Vengeance Is Mine – Donald Trump
Donald Trump has met the enemy and it is himself.
There is nary a soul in this world who could do more damage to Trump’s presidential campaign than he has. Every now and then, his tamers calm him down, he coddles the teleprompter and gets into real issues. But then someone criticizes him, his ego screeches and he trots out this glary-eyed weirdo beast from inside. It’s as if he has a psychological disorder. Let’s call it vilification dementia syndrome.
What was the first thing he did after he was officially nominated for president at the Republican National Convention? He skipped a rally and held a press conference at which he blasted “lying” Ted Cruz, who had not endorsed him in a convention speech. As much as announcing he did not deserve the nomination, Trump repeated an inane, mean-spirited accusation that the senator’s father may have had some connection with the assassination of President John F. Kennedy.
What was the first thing he did after his rival Hillary Clinton was nominated for president at the Democratic National Convention? Because they criticized him in a speech during the proceedings, he spent days besmirching a Muslim couple whose son had died in combat as a U.S. soldier. What was the point other than to project himself as someone who might be a callous disgrace in the White House?
What was the first thing he did after his first debate with Clinton? He neglected important issues where she was awry to dwell on the questionable behavior of a former Miss Universe he allegedly called “Miss Piggy.” Clinton’s million-dollar ads could not have better made the case that he cares more about his thin skin being pierced than he does about addressing major afflictions being endured by supporters.
To be sure, there have been attacks on him that are not the least bit fair — we are seeing some this very minute. And despite his voluminous actual offenses, critics keep inventing imaginary ones, reshuffling reality to make it conform with imagined scandals. They call it politics, but it is more than that: Academics, journalists and others have apparently come to find few means unjustified in a time when the end is saving the nation from a triumphant Trump.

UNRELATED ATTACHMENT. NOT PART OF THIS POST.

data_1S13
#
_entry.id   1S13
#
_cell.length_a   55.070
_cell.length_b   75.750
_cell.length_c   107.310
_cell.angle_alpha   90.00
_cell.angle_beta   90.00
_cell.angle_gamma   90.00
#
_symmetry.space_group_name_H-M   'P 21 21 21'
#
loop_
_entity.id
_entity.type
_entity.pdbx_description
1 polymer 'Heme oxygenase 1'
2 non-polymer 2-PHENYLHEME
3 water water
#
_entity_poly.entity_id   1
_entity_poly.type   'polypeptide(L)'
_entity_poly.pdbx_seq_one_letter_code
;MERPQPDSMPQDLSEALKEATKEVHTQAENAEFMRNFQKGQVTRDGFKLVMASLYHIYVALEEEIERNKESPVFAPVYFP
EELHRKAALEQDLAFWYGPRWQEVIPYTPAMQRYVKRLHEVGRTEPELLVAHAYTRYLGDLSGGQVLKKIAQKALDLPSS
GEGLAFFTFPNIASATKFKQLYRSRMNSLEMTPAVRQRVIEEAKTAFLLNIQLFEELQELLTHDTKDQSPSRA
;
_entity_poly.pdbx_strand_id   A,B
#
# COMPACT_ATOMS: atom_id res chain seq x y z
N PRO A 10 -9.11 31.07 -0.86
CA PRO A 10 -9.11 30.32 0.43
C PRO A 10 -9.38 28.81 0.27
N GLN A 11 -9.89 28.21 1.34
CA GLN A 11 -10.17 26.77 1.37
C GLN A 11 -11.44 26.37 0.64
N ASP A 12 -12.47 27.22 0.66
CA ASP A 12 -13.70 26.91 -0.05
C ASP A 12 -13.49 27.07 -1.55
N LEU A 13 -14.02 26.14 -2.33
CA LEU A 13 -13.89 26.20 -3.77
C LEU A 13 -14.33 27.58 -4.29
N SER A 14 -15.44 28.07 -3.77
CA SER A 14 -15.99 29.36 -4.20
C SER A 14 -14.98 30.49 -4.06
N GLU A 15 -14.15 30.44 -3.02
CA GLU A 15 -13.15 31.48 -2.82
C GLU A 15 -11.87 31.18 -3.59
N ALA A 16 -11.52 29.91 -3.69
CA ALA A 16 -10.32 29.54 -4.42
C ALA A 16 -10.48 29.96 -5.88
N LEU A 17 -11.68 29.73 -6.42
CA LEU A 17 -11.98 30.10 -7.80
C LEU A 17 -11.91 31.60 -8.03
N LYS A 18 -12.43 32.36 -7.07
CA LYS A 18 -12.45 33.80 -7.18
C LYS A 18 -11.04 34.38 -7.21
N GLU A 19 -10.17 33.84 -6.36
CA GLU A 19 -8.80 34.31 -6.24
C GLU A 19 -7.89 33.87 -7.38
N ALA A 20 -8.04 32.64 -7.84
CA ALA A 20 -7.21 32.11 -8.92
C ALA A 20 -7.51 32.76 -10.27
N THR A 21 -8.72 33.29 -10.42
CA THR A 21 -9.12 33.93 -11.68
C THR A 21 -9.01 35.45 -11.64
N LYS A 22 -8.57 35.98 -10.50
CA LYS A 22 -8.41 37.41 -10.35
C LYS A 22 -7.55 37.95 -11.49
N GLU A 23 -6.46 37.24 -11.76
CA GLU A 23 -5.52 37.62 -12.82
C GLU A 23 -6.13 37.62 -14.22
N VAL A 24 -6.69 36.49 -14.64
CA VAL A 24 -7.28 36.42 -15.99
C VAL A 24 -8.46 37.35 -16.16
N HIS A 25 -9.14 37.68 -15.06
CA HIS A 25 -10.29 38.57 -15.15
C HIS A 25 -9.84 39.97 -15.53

But even when in the right, Trump has better things to do than self-destructively seek petty revenge. He needs to hit back with weighty pronouncements on meaningful issues. He can leave it to aides to try to set the record straight on legends he has not yet lived up to. The problem is that it is late in the game and this particular fault fits snugly with all the others, such as unbelievable ignorance on issues, vulgarity and a stumble-tongue that can’t figure out complete sentences. Trump is also likely to remain Trump no matter what.
The problem is that we also have egregious excess on the other side of the coin. Clinton worships the state. She wants to make it bigger and more powerful, which is to say we the people will be smaller and have less say. Her endless regulatory ambitions include tinkering with free speech, and she wants to spend us into never-never land while restricting chances of economic growth. We’ve seen her judgment on foreign affairs, which is to say, take a deep breath. There is not much to say about her ethics because her ethics are nearly impossible to find.
It was the late, lamented Pogo who said in comic strips, “We have met the enemy and he is us,” the satirical point obviously being that people too often defeat their own self-interests. We the people may have done that in choosing these two candidates, and Trump, by turning on himself, has been cheating us out of an alternative to Clinton. To check her if she is elected, we desperately need a Republican House and Senate.